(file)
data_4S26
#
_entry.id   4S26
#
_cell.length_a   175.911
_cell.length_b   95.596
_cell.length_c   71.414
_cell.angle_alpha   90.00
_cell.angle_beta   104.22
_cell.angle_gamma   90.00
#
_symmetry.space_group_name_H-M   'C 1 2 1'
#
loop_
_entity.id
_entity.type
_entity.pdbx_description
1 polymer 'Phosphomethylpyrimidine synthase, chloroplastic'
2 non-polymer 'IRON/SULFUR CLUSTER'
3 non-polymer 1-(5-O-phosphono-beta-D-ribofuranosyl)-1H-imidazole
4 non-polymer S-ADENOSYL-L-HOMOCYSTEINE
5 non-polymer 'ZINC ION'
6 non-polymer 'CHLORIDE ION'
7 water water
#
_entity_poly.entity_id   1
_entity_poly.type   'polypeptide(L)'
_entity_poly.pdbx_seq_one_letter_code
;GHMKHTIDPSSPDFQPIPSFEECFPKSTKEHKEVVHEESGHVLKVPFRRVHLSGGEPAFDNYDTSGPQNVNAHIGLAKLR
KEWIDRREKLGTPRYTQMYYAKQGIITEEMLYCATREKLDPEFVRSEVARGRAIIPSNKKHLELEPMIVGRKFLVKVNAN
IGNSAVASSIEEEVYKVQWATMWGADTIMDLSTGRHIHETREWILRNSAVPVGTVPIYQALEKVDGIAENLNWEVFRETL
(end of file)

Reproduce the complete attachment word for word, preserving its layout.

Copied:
data_4S26
#
_entry.id   4S26
#
_cell.length_a   175.911
_cell.length_b   95.596
_cell.length_c   71.414
_cell.angle_alpha   90.00
_cell.angle_beta   104.22
_cell.angle_gamma   90.00
#
_symmetry.space_group_name_H-M   'C 1 2 1'
#
loop_
_entity.id
_entity.type
_entity.pdbx_description
1 polymer 'Phosphomethylpyrimidine synthase, chloroplastic'
2 non-polymer 'IRON/SULFUR CLUSTER'
3 non-polymer 1-(5-O-phosphono-beta-D-ribofuranosyl)-1H-imidazole
4 non-polymer S-ADENOSYL-L-HOMOCYSTEINE
5 non-polymer 'ZINC ION'
6 non-polymer 'CHLORIDE ION'
7 water water
#
_entity_poly.entity_id   1
_entity_poly.type   'polypeptide(L)'
_entity_poly.pdbx_seq_one_letter_code
;GHMKHTIDPSSPDFQPIPSFEECFPKSTKEHKEVVHEESGHVLKVPFRRVHLSGGEPAFDNYDTSGPQNVNAHIGLAKLR
KEWIDRREKLGTPRYTQMYYAKQGIITEEMLYCATREKLDPEFVRSEVARGRAIIPSNKKHLELEPMIVGRKFLVKVNAN
IGNSAVASSIEEEVYKVQWATMWGADTIMDLSTGRHIHETREWILRNSAVPVGTVPIYQALEKVDGIAENLNWEVFRETL